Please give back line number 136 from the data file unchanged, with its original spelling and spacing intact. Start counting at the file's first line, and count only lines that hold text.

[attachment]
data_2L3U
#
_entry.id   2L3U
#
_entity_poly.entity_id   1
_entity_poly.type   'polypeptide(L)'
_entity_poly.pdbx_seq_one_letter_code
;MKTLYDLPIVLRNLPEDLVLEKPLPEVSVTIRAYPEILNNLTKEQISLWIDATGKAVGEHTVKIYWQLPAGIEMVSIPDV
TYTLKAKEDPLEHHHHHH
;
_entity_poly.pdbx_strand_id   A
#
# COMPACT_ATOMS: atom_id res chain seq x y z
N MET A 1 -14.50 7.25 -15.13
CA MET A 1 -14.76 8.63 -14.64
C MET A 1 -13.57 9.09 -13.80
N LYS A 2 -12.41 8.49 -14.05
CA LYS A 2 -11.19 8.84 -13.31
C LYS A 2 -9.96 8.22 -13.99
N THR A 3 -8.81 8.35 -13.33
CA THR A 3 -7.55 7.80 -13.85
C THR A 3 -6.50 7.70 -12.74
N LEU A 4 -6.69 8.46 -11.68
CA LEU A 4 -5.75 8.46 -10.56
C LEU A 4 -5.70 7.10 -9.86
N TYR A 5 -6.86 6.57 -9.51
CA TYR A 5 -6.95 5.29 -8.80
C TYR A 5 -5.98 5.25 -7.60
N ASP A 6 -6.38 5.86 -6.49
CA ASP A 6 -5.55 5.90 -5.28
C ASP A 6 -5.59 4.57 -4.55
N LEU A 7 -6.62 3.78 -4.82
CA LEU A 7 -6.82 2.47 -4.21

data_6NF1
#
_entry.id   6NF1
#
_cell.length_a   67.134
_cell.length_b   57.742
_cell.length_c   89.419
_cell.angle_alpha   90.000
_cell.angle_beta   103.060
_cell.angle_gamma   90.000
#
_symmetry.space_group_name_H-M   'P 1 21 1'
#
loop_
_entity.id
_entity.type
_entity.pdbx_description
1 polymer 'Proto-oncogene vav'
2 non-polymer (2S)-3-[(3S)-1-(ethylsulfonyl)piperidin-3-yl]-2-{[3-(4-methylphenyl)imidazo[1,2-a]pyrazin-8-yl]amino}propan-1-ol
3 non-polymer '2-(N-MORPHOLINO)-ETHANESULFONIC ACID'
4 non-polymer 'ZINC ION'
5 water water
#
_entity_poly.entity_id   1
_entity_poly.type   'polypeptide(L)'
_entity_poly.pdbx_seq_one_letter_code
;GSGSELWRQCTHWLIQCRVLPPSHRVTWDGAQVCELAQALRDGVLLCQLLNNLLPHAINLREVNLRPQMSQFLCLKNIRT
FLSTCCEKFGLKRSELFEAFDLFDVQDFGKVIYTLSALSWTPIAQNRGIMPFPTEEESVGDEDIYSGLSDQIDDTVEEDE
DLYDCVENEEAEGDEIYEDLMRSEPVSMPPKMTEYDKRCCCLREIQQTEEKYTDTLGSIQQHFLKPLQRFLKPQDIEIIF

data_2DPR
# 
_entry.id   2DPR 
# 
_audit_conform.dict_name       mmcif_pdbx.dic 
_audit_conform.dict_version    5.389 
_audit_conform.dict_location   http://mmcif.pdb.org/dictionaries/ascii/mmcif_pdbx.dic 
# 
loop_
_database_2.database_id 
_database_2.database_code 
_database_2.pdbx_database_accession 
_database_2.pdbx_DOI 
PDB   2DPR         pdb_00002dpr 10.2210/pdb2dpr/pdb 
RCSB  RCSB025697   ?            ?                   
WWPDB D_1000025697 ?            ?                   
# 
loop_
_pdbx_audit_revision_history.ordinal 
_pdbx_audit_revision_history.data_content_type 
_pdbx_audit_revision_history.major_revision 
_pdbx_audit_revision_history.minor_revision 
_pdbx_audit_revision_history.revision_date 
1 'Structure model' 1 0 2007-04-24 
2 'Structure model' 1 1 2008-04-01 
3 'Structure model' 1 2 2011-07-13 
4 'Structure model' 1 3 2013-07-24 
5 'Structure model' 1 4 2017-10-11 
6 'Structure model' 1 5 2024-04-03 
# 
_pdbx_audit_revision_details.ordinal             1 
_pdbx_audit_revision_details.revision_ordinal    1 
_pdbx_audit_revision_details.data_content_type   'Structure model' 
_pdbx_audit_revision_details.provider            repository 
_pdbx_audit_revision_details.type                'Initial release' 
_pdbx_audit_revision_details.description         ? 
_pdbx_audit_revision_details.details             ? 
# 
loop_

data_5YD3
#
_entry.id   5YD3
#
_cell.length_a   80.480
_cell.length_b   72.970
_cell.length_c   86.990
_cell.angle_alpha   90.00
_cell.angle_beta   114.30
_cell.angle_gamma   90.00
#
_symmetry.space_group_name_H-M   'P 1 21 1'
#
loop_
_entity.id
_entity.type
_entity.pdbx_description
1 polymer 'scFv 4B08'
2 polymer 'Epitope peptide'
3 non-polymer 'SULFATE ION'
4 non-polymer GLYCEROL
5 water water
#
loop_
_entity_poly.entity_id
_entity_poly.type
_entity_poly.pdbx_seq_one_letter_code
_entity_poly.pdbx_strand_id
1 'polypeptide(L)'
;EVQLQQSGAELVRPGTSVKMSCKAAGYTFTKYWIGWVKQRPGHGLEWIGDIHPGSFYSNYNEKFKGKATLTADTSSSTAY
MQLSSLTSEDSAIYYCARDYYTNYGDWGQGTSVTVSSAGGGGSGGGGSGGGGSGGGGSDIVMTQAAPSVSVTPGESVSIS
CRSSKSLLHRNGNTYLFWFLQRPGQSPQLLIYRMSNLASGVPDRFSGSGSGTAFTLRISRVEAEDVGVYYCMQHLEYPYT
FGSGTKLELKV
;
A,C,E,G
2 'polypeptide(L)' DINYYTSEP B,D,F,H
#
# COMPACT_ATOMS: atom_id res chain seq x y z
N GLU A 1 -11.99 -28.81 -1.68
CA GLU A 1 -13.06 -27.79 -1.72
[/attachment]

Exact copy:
A,C,E,G